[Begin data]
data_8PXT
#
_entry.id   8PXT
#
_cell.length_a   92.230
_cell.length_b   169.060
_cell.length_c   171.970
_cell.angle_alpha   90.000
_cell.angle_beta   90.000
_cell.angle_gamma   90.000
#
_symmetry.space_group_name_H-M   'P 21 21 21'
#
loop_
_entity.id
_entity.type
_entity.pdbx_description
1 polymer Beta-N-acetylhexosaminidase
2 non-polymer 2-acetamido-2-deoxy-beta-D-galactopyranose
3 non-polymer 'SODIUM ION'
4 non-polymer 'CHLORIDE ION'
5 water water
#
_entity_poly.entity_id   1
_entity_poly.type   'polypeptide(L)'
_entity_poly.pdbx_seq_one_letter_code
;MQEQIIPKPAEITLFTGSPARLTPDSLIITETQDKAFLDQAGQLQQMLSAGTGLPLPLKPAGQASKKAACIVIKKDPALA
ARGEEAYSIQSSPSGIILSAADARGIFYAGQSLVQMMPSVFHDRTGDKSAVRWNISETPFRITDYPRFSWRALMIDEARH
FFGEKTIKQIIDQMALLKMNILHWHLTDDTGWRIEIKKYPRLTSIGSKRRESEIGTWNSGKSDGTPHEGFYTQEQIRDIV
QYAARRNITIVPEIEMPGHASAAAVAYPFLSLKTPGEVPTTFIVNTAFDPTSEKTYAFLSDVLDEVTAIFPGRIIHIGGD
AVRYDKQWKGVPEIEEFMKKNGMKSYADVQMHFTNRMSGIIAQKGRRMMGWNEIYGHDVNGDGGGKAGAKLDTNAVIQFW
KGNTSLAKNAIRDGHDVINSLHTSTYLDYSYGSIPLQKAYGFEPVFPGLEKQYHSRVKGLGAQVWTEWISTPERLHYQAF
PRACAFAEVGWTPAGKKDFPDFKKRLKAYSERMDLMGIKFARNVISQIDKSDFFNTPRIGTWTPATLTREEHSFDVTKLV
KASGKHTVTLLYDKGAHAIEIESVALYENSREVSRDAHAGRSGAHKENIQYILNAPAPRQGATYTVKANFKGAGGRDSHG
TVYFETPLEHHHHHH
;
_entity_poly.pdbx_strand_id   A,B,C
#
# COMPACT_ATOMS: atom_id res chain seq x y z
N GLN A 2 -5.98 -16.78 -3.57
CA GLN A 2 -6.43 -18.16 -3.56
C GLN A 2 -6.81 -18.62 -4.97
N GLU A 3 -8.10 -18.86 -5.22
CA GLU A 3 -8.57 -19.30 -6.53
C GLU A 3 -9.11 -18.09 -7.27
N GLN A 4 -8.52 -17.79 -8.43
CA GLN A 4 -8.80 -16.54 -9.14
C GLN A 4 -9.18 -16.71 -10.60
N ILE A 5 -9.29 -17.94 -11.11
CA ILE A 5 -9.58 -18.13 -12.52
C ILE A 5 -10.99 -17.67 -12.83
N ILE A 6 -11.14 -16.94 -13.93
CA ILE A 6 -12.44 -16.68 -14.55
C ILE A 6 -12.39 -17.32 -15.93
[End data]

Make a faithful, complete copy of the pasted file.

data_8PXT
#
_entry.id   8PXT
#
_cell.length_a   92.230
_cell.length_b   169.060
_cell.length_c   171.970
_cell.angle_alpha   90.000
_cell.angle_beta   90.000
_cell.angle_gamma   90.000
#
_symmetry.space_group_name_H-M   'P 21 21 21'
#
loop_
_entity.id
_entity.type
_entity.pdbx_description
1 polymer Beta-N-acetylhexosaminidase
2 non-polymer 2-acetamido-2-deoxy-beta-D-galactopyranose
3 non-polymer 'SODIUM ION'
4 non-polymer 'CHLORIDE ION'
5 water water
#
_entity_poly.entity_id   1
_entity_poly.type   'polypeptide(L)'
_entity_poly.pdbx_seq_one_letter_code
;MQEQIIPKPAEITLFTGSPARLTPDSLIITETQDKAFLDQAGQLQQMLSAGTGLPLPLKPAGQASKKAACIVIKKDPALA
ARGEEAYSIQSSPSGIILSAADARGIFYAGQSLVQMMPSVFHDRTGDKSAVRWNISETPFRITDYPRFSWRALMIDEARH
FFGEKTIKQIIDQMALLKMNILHWHLTDDTGWRIEIKKYPRLTSIGSKRRESEIGTWNSGKSDGTPHEGFYTQEQIRDIV
QYAARRNITIVPEIEMPGHASAAAVAYPFLSLKTPGEVPTTFIVNTAFDPTSEKTYAFLSDVLDEVTAIFPGRIIHIGGD
AVRYDKQWKGVPEIEEFMKKNGMKSYADVQMHFTNRMSGIIAQKGRRMMGWNEIYGHDVNGDGGGKAGAKLDTNAVIQFW
KGNTSLAKNAIRDGHDVINSLHTSTYLDYSYGSIPLQKAYGFEPVFPGLEKQYHSRVKGLGAQVWTEWISTPERLHYQAF
PRACAFAEVGWTPAGKKDFPDFKKRLKAYSERMDLMGIKFARNVISQIDKSDFFNTPRIGTWTPATLTREEHSFDVTKLV
KASGKHTVTLLYDKGAHAIEIESVALYENSREVSRDAHAGRSGAHKENIQYILNAPAPRQGATYTVKANFKGAGGRDSHG
TVYFETPLEHHHHHH
;
_entity_poly.pdbx_strand_id   A,B,C
#
# COMPACT_ATOMS: atom_id res chain seq x y z
N GLN A 2 -5.98 -16.78 -3.57
CA GLN A 2 -6.43 -18.16 -3.56
C GLN A 2 -6.81 -18.62 -4.97
N GLU A 3 -8.10 -18.86 -5.22
CA GLU A 3 -8.57 -19.30 -6.53
C GLU A 3 -9.11 -18.09 -7.27
N GLN A 4 -8.52 -17.79 -8.43
CA GLN A 4 -8.80 -16.54 -9.14
C GLN A 4 -9.18 -16.71 -10.60
N ILE A 5 -9.29 -17.94 -11.11
CA ILE A 5 -9.58 -18.13 -12.52
C ILE A 5 -10.99 -17.67 -12.83
N ILE A 6 -11.14 -16.94 -13.93
CA ILE A 6 -12.44 -16.68 -14.55
C ILE A 6 -12.39 -17.32 -15.93